Truly it makes for wonderful anthropological outings but isn't productive writing time. Finally I resorted to writing in my car. I parked at a large, leafy quiet park and the weather was nice and cool last week so as long as my laptop battery lasted it was the next best thing to home. This week is too hot, though.
I will not be defeated. I will wake up early, write in the wee and quiet hours, go out for a long walk the moment they start their symphony of ear-splitting noises. When I walk past them I will be on my "phone" discussing "a terrible flare-up of Mucho Bad Y Mucho Contagioso Fiebre! So Sad!"
And maybe later if we're lucky they'll hit an underground volcano -- a scientific fact, duh! Just watch any movie called "Volcano" set in Los Angeles! -- and the magma will begin to ooze and Tommy Lee Jones will have to instruct everyone to abandon the construction site and let the magma seal it in for good. And after a few days of reporters and news helicopters and well, magma, the neighborhood will go back to whatever passes as "quiet" in this crazymaking, loud-ass, constantly pulsating city. AND I WILL GET SOME WRITING DONE. I got a pocket got a pocket full of sunshine!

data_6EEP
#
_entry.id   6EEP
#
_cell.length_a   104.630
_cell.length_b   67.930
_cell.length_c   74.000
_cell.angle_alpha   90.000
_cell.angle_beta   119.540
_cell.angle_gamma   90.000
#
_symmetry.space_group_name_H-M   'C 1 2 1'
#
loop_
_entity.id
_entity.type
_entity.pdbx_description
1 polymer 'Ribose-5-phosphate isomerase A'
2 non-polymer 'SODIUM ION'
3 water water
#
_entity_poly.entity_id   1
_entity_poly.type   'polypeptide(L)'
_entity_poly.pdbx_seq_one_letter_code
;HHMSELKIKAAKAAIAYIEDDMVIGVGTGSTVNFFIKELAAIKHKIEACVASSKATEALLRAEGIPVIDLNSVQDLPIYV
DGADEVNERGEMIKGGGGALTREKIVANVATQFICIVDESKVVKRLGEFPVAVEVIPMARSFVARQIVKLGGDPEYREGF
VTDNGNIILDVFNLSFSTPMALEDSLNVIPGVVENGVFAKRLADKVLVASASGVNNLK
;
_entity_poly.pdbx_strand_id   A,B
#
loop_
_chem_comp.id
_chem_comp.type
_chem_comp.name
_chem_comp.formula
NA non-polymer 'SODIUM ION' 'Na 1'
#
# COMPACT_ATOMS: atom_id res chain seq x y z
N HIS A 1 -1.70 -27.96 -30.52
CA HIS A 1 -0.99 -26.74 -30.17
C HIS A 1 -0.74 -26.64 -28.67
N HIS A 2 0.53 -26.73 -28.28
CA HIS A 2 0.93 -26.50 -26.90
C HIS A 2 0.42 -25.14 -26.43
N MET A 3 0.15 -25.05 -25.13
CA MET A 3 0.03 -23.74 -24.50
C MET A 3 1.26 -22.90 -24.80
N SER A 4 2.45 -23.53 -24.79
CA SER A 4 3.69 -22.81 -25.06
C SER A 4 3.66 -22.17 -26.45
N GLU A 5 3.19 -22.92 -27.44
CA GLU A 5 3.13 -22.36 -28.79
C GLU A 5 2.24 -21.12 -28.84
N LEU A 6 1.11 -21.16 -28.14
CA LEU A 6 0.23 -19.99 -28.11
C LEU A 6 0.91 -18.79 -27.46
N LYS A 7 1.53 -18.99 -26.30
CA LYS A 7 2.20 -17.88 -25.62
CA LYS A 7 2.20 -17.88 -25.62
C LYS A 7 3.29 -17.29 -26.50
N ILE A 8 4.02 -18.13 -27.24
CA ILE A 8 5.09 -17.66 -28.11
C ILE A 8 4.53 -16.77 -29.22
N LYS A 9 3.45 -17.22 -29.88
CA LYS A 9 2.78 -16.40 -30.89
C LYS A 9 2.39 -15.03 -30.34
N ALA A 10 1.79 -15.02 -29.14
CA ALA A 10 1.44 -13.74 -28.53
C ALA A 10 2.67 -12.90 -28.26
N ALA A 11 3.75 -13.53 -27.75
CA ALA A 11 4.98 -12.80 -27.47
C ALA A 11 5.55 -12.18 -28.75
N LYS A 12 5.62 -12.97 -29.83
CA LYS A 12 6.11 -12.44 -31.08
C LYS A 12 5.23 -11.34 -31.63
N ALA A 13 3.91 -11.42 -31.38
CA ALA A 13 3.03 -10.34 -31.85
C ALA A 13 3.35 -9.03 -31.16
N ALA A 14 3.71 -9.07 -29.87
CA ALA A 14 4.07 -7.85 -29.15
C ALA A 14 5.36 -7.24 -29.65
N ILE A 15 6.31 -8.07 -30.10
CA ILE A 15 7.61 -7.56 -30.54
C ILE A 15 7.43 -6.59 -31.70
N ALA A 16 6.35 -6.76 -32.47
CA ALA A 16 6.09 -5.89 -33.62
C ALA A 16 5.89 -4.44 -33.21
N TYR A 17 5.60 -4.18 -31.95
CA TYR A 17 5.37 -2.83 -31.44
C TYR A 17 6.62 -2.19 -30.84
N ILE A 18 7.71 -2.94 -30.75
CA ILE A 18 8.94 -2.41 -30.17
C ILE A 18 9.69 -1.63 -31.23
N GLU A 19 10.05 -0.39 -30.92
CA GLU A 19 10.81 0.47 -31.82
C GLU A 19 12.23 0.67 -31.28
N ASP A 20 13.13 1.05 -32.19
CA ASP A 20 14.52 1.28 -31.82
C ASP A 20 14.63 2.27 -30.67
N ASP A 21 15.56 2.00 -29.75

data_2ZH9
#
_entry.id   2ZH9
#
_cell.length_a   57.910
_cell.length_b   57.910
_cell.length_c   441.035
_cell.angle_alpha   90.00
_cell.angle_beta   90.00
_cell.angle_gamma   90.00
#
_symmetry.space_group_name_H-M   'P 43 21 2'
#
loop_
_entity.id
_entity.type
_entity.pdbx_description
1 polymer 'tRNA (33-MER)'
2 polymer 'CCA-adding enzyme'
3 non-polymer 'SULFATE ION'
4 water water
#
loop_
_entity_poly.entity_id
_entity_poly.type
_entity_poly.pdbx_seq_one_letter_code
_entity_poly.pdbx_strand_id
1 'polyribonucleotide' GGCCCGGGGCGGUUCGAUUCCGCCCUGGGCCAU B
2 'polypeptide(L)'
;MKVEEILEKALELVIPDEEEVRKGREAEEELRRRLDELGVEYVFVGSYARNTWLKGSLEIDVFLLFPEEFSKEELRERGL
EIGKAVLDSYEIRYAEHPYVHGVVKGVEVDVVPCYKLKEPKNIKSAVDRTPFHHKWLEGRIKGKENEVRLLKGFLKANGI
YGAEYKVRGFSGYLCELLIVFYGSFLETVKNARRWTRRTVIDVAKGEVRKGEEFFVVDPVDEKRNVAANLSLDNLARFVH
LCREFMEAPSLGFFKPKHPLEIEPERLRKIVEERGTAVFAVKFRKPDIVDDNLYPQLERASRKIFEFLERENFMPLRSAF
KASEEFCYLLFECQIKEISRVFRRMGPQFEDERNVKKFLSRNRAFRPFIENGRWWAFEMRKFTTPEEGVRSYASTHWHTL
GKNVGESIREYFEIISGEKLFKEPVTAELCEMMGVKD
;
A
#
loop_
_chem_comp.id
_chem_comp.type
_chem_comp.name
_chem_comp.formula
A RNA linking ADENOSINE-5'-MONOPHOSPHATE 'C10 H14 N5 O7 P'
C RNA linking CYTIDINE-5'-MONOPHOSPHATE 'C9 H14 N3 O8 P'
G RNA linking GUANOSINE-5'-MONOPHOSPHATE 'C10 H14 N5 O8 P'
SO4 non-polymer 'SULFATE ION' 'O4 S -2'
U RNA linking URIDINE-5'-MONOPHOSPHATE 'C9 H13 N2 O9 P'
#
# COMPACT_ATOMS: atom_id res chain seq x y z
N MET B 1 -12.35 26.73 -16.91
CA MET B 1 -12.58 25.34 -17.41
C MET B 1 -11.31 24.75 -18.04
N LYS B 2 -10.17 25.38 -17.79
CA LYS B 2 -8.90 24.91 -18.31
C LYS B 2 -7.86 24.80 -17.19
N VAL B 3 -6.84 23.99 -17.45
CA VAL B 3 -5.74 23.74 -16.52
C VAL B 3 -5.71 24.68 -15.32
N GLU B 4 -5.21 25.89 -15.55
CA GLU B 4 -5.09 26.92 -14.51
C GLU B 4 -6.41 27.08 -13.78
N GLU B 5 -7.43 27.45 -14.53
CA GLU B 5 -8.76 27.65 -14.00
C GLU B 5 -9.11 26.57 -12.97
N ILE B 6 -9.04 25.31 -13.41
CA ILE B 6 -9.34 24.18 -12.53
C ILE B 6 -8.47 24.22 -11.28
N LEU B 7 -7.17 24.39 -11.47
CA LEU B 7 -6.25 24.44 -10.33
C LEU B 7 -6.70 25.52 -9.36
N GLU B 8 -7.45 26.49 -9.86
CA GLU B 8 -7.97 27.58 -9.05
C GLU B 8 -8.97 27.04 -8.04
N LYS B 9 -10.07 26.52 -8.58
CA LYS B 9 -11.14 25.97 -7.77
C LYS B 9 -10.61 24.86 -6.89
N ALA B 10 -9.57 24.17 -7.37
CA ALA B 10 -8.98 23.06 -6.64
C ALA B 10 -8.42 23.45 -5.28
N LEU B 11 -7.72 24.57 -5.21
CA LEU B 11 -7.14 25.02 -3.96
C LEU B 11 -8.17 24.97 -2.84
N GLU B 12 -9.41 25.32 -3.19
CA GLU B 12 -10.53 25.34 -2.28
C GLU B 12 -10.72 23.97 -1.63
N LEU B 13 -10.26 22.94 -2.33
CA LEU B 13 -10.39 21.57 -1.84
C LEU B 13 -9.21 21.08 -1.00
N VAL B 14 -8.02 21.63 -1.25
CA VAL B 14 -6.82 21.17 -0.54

- - -
This next portion is brought to you by Apple Computers which are so easy even a cat can use the webcam!
ONE: SOBA APPROACHES THE WEBCAM
"Is this thing ON?"
- - -
TWO: SOBA HAS AN IDEA
"I'm having a thought. A wonderful thought...."
- - -
THREE: SOBA CAMERA FRONT, CLOSE-UP, SPEAKS:
"Do we have a time machine? With GPS? I NEED A TIME MACHINE."
Posted by laurie at 7:42 PM
June 10, 2011
Pillowtop Cat Is Comfortable
Pillowtop cat would like breakfast in bed, please.
Posted by laurie at 9:50 AM
June 8, 2011
Apparently I just woke up today and wrote a novel about walking
After I wrote all this I went back and re-read it and thought, "How do I manage to take a simple topic like sticking one foot in front of the other and turn it into a telenovela? FASCINATING."
Mad skills, ya'll. And all while wearing earplugs. More on that tomorrow, maybe, unless I kill the guy with the jackhammer first.
- - -
Reader Julie asked, "Just wondering, in terms of an exercise regimen, would you recommend just a walking regimen? And if so, about how many miles a day would you say make a real difference?"
Hi Julie! I'm probably the least qualified person in the world to be giving fitness tips -- this time last year I was a VERY out of shape, unfit, low-energy, depressed, overweight person. Then again, now I am a completely nutty but less depressed, less fat, less unfit person. So I can at least share what's worked for me.